Selecting a Fly Rod that Will Change Your Life

Authors of self-help and motivational books tell us that if we adopt the mental and behavioral principles they espouse, our lives will change for the better. This is probably true for a fair percentage of people. A year ago, I bought a book about procrastination. While I haven’t read it yet, it’s probably a great book and has the potential to improve me. Knowing that it’s in my bookshelf brings me comfort and a sense that I’m serious about improving myself, so from a big-picture perspective a lot of good has been accomplished. This logic also applies to the subject at hand—buying a new fly rod. It’s time we quit viewing this practice in a negative light.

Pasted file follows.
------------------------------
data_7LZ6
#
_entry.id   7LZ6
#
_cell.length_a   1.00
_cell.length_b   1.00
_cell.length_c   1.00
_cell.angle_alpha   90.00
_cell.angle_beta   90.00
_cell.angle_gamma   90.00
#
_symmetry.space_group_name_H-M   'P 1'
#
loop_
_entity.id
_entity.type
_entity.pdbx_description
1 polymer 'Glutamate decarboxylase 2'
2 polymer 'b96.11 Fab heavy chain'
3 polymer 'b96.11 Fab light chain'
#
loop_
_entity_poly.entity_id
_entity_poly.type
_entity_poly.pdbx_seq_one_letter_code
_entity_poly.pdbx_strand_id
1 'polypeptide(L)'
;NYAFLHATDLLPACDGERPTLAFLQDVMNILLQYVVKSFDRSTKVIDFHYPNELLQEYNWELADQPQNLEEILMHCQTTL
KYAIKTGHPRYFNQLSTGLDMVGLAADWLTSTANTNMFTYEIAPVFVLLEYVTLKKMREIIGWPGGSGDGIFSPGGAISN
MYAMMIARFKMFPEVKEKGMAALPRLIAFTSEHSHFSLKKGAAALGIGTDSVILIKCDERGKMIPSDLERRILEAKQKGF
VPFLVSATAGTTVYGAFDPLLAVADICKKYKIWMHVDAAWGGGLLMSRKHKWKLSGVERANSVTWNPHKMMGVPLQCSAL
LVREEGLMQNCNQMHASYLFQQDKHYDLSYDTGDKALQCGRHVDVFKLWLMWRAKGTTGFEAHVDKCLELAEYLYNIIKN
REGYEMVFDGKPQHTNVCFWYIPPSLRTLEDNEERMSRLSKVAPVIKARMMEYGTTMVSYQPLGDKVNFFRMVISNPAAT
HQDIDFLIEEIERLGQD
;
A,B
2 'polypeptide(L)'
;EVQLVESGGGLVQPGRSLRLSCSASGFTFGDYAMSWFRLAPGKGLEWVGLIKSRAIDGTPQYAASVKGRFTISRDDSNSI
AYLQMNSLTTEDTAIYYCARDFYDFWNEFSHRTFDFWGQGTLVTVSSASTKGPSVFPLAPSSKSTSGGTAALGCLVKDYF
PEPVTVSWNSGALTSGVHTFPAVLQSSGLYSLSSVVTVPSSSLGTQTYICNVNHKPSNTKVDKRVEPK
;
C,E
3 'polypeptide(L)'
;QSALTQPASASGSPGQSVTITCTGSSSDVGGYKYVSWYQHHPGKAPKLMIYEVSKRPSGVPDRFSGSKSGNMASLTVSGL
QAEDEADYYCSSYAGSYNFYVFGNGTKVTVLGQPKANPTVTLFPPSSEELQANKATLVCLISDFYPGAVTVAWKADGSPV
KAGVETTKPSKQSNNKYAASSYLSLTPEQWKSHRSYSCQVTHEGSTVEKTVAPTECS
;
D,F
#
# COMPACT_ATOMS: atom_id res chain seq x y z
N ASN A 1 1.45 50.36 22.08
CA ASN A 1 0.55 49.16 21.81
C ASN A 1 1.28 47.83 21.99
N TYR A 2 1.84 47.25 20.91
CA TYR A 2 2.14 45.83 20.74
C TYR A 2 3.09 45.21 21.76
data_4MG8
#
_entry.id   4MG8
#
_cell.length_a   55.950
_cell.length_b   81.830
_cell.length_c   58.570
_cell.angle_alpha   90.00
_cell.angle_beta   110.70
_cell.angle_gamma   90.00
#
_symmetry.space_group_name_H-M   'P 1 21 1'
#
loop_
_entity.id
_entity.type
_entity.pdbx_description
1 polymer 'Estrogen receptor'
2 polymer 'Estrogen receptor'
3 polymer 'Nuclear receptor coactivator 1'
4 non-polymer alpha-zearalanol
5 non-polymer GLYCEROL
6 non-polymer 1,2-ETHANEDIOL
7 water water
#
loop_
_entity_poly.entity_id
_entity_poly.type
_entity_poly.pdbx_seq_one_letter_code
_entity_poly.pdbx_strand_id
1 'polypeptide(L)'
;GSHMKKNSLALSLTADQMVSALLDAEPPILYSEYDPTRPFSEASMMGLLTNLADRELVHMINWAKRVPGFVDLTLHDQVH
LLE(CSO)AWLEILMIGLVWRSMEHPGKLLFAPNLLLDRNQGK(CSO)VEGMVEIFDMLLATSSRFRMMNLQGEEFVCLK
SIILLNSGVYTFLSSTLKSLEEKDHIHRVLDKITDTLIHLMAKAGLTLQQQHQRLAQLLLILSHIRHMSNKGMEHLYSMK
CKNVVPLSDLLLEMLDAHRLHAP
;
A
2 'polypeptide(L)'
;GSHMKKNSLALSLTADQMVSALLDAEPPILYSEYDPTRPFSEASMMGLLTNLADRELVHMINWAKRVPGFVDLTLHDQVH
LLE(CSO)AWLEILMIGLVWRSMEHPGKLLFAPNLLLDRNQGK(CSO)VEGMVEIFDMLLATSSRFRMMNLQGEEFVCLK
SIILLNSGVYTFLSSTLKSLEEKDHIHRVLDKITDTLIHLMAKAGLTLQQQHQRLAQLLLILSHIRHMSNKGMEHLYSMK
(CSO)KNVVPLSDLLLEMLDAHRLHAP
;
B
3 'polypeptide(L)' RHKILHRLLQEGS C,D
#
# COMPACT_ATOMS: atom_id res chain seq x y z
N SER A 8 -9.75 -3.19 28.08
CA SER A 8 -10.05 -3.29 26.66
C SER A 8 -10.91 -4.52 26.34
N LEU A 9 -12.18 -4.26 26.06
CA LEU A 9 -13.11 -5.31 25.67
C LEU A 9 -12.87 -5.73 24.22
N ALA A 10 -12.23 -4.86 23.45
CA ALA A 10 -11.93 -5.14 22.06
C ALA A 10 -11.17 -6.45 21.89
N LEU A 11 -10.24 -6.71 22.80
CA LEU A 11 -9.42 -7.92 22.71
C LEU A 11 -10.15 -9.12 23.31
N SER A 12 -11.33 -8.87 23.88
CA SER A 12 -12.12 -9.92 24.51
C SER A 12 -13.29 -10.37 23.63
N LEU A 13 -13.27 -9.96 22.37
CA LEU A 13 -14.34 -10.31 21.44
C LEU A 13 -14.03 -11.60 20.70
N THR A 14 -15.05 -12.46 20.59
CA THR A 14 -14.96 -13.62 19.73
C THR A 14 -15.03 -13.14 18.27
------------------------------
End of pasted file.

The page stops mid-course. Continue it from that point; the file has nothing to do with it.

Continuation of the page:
When I was a young man, I owned a Fenwick fiberglass fly rod that I had assembled from a rod-building kit. The rod wasn’t much to look at, but I thought it was a fine fly-fishing tool and I caught plenty of fish with it, primarily because I put a lot of effort into fly fishing and partly because trout were somewhat stupid back in the late 70s. Then I noticed that some of my fishing friends owned expensive fly rods and many of these friends caught more fish than me. In addition, the “expensive fly rod crowd” tended to have girlfriends as well. This caused me to explore how I might improve my situation. Finally, one of my more helpful friends suggested I look for a job, which as he explained would enable me to earn the money required to purchase quality fly fishing gear. At first, I laughed at an idea this extreme but as the weeks passed and I exhausted all other options, I decided it might be worth a try. My relatives were excited when I entered the workforce, thinking I had suddenly become responsible, but they were soon disappointed when they learned I was not saving for college but instead had spent almost all my first month’s earnings on a new H.L. Leonard Golden Shadow fly rod. It was a beautiful rod and as its name suggested it glowed a rich, golden-brown in the sunlight. Angelic choirs burst forth when I removed it from its metal tube, and it proved to be a quantum leap forward in performance. This was because the Golden Shadow was made primarily of graphite rather than fiberglass, and graphite was made by God for the construction of fine fly rods. I learned later that graphite was also utilized in the aerospace industry and other nominally important products.